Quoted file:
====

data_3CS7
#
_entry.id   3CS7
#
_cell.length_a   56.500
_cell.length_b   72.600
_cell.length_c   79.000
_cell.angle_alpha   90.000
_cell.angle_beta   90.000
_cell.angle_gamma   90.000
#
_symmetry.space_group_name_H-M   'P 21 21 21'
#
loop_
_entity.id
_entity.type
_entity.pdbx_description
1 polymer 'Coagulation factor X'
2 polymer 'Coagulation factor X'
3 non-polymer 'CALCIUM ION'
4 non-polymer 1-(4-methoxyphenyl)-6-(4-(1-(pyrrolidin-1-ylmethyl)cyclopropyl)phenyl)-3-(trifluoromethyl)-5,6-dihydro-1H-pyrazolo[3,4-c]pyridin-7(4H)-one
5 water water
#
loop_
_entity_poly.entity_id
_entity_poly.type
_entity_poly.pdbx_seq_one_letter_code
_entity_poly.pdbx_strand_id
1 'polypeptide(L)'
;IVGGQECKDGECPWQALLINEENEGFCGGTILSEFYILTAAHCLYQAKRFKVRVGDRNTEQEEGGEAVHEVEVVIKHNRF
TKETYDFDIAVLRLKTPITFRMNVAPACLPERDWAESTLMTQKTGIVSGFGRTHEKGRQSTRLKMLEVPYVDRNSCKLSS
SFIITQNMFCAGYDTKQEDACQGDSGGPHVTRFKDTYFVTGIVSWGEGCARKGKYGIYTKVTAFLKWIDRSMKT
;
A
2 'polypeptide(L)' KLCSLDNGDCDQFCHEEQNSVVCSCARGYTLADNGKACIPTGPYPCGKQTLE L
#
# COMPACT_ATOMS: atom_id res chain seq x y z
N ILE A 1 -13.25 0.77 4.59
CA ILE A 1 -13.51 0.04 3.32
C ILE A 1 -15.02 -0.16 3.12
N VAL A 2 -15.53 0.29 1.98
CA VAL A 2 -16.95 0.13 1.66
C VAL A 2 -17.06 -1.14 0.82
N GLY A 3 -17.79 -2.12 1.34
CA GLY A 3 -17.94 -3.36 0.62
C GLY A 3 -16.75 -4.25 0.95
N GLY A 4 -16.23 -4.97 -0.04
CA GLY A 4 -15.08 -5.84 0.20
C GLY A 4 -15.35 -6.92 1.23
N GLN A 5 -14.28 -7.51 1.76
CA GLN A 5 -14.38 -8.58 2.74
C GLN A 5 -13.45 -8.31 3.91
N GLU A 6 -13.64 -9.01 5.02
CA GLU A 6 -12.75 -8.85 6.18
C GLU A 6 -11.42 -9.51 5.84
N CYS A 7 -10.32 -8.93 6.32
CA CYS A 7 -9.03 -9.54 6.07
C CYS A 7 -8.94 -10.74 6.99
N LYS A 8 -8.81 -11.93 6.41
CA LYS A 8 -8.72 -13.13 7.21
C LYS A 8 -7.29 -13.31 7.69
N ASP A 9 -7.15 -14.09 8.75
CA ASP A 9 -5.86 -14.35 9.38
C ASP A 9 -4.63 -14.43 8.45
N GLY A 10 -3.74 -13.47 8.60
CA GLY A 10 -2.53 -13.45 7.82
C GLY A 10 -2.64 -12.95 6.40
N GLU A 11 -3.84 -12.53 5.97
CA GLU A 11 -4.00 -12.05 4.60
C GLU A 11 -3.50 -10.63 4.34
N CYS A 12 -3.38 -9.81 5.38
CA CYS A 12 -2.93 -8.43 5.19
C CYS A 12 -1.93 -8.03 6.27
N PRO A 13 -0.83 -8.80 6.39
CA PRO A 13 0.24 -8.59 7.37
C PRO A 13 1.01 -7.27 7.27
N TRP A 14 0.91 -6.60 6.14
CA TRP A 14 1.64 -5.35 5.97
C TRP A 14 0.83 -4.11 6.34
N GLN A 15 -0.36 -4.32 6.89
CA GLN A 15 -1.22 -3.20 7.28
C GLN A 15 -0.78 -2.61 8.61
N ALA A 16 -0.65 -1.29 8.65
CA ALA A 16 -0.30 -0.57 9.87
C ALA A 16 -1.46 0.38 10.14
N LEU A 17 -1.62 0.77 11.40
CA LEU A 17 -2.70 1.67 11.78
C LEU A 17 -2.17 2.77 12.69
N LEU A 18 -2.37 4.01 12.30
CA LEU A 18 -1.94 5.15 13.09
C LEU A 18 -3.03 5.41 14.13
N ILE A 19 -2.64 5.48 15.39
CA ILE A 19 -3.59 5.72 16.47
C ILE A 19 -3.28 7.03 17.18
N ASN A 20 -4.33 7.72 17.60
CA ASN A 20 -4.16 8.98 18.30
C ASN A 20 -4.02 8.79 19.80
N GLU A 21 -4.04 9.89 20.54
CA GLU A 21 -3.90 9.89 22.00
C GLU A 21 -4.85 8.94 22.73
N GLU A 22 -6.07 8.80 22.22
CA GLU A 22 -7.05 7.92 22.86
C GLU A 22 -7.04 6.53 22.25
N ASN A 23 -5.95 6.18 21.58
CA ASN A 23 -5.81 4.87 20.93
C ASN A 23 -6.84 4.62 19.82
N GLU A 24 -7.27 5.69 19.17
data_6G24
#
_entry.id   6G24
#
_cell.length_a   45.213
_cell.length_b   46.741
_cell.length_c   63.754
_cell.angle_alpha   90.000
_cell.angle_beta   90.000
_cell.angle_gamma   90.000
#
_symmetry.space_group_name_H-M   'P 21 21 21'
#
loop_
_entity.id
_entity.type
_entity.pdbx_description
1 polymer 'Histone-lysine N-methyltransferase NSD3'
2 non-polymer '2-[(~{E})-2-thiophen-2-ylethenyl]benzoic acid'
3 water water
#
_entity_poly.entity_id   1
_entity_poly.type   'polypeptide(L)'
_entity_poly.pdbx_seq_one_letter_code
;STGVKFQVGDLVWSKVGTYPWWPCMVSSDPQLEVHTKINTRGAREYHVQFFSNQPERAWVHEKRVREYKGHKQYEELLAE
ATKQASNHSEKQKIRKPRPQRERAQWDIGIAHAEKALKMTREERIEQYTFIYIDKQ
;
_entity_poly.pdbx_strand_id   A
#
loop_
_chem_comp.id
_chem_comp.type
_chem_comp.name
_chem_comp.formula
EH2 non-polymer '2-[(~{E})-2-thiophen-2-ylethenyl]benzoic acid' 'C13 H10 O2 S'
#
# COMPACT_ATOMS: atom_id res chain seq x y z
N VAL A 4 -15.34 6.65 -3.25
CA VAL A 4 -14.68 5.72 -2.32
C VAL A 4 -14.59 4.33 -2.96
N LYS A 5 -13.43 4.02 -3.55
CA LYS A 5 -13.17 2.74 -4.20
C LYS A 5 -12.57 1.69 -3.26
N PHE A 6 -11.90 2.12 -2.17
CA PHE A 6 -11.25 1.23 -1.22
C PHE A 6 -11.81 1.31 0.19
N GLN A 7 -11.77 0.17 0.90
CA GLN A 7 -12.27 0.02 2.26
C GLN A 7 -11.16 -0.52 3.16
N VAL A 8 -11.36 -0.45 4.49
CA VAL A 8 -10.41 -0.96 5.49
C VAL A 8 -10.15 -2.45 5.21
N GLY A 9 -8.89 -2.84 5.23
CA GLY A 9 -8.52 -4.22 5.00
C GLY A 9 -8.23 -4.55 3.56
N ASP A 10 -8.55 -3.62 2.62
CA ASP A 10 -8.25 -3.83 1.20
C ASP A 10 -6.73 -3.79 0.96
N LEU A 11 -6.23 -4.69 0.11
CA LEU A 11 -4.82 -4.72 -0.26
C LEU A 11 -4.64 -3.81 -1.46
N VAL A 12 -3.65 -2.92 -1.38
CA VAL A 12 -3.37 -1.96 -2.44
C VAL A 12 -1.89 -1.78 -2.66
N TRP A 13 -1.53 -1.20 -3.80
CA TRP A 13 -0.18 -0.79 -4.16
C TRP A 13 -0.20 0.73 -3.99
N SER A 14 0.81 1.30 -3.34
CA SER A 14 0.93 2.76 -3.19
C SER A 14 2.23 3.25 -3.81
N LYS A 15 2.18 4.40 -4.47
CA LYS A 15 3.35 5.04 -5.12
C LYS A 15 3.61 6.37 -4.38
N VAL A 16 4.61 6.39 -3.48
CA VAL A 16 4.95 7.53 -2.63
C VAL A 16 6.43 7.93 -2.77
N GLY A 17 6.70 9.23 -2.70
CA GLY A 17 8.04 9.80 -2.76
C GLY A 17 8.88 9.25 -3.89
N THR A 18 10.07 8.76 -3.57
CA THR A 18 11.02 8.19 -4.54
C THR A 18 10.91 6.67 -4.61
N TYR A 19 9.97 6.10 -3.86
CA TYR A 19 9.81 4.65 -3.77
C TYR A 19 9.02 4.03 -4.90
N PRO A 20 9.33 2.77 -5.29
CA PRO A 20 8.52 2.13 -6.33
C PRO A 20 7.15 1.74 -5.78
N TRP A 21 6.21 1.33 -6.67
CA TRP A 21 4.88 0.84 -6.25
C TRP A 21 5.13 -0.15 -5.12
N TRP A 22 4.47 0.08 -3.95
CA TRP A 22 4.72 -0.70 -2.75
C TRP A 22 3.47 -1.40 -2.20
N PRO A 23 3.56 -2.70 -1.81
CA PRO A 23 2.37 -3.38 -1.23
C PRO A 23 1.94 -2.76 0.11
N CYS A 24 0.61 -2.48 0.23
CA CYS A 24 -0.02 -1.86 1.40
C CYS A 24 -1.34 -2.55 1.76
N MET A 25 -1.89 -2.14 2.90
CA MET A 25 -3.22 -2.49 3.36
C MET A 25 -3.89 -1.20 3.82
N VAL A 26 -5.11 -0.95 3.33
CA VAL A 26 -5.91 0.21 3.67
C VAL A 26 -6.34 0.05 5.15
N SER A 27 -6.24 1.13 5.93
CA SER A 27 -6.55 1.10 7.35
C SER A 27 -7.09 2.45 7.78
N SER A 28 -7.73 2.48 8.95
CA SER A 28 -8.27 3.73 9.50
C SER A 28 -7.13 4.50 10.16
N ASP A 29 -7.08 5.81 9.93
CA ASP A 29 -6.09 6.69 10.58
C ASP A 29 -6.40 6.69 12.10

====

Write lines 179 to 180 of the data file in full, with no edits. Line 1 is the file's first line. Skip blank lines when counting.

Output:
CA LYS A 15 3.35 5.04 -5.12
C LYS A 15 3.61 6.37 -4.38